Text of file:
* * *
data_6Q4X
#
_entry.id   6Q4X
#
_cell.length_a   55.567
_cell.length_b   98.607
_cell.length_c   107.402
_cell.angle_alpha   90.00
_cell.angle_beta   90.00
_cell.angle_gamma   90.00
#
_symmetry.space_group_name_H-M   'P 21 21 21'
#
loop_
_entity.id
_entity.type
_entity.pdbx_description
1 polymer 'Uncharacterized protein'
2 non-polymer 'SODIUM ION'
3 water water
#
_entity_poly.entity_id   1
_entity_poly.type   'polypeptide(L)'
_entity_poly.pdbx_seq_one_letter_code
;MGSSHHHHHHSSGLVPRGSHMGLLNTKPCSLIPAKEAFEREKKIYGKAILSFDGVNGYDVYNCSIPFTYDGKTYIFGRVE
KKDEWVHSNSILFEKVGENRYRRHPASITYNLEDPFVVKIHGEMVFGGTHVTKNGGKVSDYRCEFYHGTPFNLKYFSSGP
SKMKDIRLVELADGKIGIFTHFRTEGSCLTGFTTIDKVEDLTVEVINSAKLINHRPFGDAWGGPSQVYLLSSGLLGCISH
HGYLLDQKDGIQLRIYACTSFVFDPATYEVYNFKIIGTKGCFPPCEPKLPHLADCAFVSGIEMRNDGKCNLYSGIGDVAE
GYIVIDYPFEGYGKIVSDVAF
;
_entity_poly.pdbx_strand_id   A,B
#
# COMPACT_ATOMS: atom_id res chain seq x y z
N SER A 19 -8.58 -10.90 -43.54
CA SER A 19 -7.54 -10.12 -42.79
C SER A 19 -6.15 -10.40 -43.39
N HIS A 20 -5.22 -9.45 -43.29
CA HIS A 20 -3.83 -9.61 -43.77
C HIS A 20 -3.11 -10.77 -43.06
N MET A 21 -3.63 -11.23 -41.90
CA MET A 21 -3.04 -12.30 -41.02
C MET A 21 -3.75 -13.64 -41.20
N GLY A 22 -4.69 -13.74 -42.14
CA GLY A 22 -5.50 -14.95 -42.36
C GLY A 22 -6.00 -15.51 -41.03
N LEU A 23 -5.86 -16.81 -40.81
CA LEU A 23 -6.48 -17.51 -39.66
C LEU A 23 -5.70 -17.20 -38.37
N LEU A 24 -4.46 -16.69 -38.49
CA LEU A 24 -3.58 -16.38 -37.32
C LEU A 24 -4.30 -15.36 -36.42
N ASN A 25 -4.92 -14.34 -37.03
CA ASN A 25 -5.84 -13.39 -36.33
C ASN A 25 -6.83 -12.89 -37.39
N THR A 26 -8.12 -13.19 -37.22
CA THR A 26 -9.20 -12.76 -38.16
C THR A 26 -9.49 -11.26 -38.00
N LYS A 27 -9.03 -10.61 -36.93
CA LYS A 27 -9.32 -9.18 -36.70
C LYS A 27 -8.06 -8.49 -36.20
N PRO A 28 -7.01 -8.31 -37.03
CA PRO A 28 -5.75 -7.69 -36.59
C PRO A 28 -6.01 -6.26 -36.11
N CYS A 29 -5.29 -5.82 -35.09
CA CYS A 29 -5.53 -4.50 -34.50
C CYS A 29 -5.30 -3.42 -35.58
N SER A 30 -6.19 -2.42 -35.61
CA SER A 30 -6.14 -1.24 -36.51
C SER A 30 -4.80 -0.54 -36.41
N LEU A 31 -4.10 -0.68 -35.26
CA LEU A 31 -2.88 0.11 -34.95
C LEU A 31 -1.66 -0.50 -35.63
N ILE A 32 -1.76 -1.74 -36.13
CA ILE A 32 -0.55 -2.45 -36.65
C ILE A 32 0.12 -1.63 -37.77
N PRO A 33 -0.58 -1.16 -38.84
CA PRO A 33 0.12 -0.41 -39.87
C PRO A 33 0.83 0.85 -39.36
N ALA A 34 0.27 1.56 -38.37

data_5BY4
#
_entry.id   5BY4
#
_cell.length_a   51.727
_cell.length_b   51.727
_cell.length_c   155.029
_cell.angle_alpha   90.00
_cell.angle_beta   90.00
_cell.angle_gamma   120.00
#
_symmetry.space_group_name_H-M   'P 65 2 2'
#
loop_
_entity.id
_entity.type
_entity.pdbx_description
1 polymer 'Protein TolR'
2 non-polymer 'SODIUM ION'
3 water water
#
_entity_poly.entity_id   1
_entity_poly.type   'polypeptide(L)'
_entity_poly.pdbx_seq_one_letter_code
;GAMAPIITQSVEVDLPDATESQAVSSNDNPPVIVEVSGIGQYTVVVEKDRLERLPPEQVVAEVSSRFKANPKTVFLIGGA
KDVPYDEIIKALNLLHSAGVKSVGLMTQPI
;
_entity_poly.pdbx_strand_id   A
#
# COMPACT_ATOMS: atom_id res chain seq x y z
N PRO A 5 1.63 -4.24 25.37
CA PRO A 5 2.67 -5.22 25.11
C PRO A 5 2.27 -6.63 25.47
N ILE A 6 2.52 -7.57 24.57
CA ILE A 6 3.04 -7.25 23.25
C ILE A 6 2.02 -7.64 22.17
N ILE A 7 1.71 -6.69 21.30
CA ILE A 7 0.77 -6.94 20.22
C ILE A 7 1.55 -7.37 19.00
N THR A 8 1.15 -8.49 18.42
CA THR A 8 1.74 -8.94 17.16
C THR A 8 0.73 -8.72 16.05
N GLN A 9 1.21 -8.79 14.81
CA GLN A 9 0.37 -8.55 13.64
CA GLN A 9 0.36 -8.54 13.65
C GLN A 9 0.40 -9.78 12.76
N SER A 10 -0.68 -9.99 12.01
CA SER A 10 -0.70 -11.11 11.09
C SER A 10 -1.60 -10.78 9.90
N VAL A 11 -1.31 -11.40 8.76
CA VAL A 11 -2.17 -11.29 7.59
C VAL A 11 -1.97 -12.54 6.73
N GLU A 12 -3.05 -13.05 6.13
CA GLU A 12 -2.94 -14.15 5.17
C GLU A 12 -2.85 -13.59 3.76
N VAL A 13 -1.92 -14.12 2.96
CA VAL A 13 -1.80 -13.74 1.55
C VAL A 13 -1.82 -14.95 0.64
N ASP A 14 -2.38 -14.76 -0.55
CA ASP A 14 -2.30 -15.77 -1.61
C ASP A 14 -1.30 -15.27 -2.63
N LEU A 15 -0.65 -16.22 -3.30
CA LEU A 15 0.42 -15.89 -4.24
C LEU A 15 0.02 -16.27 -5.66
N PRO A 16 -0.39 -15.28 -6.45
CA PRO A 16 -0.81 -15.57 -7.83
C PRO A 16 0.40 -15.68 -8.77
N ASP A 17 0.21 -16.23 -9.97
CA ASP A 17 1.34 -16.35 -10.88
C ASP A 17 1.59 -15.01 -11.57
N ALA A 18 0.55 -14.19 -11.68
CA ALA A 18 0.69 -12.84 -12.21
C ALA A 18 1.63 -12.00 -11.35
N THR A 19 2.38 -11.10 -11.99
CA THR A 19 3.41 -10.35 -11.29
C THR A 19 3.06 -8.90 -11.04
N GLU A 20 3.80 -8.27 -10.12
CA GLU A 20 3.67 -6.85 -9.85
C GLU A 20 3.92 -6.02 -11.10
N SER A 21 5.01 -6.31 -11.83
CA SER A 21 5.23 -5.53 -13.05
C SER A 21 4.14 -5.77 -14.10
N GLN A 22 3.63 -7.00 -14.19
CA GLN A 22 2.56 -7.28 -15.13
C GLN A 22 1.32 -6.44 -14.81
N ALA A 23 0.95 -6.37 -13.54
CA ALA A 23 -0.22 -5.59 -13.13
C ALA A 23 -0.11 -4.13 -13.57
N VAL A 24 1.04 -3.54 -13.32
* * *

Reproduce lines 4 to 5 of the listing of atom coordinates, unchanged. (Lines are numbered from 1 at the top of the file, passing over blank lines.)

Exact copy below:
#
_cell.length_a   55.567